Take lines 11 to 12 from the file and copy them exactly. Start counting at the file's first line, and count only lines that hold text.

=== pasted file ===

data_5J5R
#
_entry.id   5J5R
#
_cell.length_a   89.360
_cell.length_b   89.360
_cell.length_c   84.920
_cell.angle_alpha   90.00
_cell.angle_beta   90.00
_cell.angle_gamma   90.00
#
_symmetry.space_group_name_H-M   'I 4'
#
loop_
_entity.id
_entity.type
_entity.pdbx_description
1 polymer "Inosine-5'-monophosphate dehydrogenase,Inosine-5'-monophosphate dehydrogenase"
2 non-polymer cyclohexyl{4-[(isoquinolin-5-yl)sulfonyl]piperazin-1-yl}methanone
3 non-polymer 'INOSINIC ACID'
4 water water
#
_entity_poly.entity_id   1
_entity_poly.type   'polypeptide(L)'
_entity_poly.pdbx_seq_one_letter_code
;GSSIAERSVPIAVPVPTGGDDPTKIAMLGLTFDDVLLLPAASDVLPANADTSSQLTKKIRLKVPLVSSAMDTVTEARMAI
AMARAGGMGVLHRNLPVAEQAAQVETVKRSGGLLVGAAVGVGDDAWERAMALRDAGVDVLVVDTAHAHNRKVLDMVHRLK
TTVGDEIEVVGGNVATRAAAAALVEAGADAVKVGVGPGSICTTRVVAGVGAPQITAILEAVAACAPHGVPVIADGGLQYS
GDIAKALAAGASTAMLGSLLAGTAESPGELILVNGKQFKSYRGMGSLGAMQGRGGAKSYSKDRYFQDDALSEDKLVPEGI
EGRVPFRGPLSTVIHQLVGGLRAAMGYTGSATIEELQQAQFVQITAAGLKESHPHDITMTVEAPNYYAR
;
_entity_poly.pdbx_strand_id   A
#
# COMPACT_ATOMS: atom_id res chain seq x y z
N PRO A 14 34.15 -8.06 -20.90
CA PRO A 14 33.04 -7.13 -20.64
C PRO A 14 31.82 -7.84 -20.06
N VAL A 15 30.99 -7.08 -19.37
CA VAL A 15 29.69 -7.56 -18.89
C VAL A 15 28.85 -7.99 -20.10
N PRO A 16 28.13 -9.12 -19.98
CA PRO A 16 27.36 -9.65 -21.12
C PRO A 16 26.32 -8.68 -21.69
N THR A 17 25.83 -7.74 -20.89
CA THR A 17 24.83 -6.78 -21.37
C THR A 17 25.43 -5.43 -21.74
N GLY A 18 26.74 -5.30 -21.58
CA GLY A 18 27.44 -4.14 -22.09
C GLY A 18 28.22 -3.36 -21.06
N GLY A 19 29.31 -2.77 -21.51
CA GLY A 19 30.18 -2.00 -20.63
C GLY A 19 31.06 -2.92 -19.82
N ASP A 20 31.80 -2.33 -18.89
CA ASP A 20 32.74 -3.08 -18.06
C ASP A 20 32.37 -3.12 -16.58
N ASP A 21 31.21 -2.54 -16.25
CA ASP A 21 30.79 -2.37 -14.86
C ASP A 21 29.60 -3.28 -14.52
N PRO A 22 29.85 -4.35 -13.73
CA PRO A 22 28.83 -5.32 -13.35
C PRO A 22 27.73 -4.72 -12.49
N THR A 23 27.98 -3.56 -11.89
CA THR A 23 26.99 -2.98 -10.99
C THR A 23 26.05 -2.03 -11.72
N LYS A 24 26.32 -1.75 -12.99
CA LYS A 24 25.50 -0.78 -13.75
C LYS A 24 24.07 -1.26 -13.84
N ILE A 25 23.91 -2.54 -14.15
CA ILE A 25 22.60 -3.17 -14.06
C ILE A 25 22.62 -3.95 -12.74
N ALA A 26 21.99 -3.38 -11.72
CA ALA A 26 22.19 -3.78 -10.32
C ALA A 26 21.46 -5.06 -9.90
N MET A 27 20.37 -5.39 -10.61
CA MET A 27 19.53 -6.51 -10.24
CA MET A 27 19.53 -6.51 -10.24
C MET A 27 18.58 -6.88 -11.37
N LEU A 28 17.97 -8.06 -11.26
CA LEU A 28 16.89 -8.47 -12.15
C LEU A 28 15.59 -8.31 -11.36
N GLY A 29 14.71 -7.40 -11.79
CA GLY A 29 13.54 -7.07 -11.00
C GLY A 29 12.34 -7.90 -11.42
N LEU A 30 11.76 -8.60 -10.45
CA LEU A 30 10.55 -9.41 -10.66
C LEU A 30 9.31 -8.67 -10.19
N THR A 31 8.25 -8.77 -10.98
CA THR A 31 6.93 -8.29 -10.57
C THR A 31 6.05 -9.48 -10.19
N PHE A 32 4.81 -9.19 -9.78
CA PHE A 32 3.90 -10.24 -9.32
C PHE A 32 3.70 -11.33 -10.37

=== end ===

#
_symmetry.space_group_name_H-M   'I 4'